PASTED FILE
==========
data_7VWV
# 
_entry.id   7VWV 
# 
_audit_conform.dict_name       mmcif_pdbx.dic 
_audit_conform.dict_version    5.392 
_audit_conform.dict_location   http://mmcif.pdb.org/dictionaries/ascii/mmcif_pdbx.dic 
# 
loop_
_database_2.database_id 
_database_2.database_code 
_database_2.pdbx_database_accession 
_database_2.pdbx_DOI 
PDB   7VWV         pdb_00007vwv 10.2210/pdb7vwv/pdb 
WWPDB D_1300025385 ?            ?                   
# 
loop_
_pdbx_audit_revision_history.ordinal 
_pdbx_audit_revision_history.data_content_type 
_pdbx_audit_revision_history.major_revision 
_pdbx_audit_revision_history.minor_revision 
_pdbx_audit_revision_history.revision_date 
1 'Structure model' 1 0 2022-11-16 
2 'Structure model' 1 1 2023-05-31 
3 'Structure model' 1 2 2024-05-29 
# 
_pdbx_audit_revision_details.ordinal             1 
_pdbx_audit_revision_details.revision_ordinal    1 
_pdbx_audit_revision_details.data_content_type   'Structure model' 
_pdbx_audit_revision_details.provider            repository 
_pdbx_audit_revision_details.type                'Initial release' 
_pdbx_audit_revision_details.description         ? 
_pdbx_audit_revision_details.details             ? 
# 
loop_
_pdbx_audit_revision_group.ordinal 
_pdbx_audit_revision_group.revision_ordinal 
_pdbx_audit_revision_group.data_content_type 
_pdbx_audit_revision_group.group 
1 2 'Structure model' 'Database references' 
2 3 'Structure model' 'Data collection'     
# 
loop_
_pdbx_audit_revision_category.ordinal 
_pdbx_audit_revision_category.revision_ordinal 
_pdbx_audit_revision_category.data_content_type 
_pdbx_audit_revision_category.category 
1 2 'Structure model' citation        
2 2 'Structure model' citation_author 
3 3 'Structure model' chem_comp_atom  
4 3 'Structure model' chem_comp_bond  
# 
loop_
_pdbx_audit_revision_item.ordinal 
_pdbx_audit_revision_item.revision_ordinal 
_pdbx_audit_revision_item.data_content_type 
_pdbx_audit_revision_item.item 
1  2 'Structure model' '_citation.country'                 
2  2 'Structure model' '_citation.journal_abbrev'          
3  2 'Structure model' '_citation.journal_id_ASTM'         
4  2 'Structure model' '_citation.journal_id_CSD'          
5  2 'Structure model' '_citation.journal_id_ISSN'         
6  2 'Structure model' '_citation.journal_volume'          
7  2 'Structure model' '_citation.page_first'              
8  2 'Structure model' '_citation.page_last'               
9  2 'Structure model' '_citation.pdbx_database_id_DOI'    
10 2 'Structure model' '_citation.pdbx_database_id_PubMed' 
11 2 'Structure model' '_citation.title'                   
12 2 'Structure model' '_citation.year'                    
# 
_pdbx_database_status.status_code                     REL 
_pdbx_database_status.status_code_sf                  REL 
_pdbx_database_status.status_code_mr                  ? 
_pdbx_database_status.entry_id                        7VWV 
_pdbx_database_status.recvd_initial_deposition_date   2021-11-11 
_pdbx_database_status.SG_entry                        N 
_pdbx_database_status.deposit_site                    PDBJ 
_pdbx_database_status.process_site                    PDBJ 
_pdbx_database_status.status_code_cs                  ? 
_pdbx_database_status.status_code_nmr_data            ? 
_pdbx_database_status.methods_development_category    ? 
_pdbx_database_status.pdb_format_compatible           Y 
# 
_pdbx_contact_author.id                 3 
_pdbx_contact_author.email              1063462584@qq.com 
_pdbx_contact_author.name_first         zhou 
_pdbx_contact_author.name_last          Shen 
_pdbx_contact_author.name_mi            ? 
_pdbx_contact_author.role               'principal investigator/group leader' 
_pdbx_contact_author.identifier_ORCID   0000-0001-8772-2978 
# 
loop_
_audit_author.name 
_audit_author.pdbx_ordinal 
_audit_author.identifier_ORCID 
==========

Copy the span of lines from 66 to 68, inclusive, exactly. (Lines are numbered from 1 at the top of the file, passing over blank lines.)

9  2 'Structure model' '_citation.pdbx_database_id_DOI'    
10 2 'Structure model' '_citation.pdbx_database_id_PubMed' 
11 2 'Structure model' '_citation.title'                   